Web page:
Bathing Emergencies

I have had an influx of enquiries of cats that have fallen into toxic and household chemicals

But what should I do if my cat, or a cat client has an accident like this?

First thing- Always call a Vet and confirm what your cat has fallen into, and whether it is required to come straight to the Vet, or if you can remove at home.  Never induce vomiting unless under Veterinary guidance.  Some chemicals can do as much damage coming up the oesophageal tract, as going down.

Remember that a poison can be taken into the system not only by cleaning with the tongue and ingesting, but also through the skin itself and the lungs (more information in First Aid for the Cat Groomer).

Signs of poisoning requiring emergency treatment:

  • Fever
  • Vomiting
  • Diarrhoea
  • Dizziness
  • Confusion
  • Depression
  • Difficulty breathing (i.e., choking, coughing, gagging)
  • Abdominal pain
  • Blue-purple coloured skin/gums
  • Excessive salivation
  • Pawing at the muzzle
  • Champing the jaws
  • Head-shaking
  • Instability/trouble walking
  • Tremors and convulsions (rare)
  • Irregular heartbeat
  • Respiratory arrest
  • Loss of consciousness/comatose
  • Loss of all body functions 

Depending on the toxin, the Vet may recommend removal by washing your cat in a dishwashing detergent or using an adhesive remover.

An example of washing a cat to remove motor oil:

The Cat was checked by the vet for signs of poisoning.  The owner opted to bathe the cat at home.

Bathing includes use of a washing detergent without citrus oils.  Always check ingredients before using anything on a cat.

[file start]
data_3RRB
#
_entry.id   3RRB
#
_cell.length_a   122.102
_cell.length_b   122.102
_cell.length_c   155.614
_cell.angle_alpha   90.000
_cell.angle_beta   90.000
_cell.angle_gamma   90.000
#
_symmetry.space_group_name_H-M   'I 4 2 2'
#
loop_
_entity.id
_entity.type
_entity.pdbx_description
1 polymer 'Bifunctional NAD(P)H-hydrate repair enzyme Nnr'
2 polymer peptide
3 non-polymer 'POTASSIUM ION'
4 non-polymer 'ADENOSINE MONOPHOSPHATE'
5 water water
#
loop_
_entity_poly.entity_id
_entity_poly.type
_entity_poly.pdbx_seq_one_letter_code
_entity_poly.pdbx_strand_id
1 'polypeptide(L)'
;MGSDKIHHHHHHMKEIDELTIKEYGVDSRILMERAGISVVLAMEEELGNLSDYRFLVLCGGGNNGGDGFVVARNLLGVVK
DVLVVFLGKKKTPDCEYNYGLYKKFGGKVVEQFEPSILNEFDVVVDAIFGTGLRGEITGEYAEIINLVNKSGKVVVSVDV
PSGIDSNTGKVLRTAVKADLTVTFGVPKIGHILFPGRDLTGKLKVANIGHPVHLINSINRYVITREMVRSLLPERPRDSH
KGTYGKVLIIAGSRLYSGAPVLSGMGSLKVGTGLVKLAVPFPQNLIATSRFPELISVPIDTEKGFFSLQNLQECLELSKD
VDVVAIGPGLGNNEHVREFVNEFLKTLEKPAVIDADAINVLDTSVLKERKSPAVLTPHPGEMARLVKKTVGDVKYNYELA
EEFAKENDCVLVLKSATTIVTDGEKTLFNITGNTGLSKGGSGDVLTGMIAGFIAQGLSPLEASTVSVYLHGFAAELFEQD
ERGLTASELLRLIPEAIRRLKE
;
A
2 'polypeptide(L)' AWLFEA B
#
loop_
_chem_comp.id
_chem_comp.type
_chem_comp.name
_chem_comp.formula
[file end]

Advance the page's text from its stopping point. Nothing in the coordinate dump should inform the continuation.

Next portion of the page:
Start by washing the cat with as much detergent and as little water as possible, adding more water each time.

 It can take 5-10 washes and rinses to remove the oil enough that it can no longer be ingested.

Always have a follow up Vet check the next day, or as soon as the cat starts showing any of the above signs of poisoning. 

Removal does not guarantee the cat has been poisoned, it just may reduce the likelihood of poisoning.

For more information on poisons and first aid treatments, see First Aid for the Cat Groomer.

A cat being bathed after a motor oil accident

Published by Lexie the Groomer

Owner and Head Groomer at Lexie's Dog and Cat Grooming https://learncatgrooming.com.au https://www.happysgrooming.com https://www.facebook.com/lexiesgrooming

Leave a Reply

Fill in your details below or click an icon to log in:

WordPress.com Logo

You are commenting using your WordPress.com account. Log Out /  Change )

Twitter picture

You are commenting using your Twitter account. Log Out /  Change )

Facebook photo

You are commenting using your Facebook account. Log Out /  Change )

Connecting to %s

%d bloggers like this: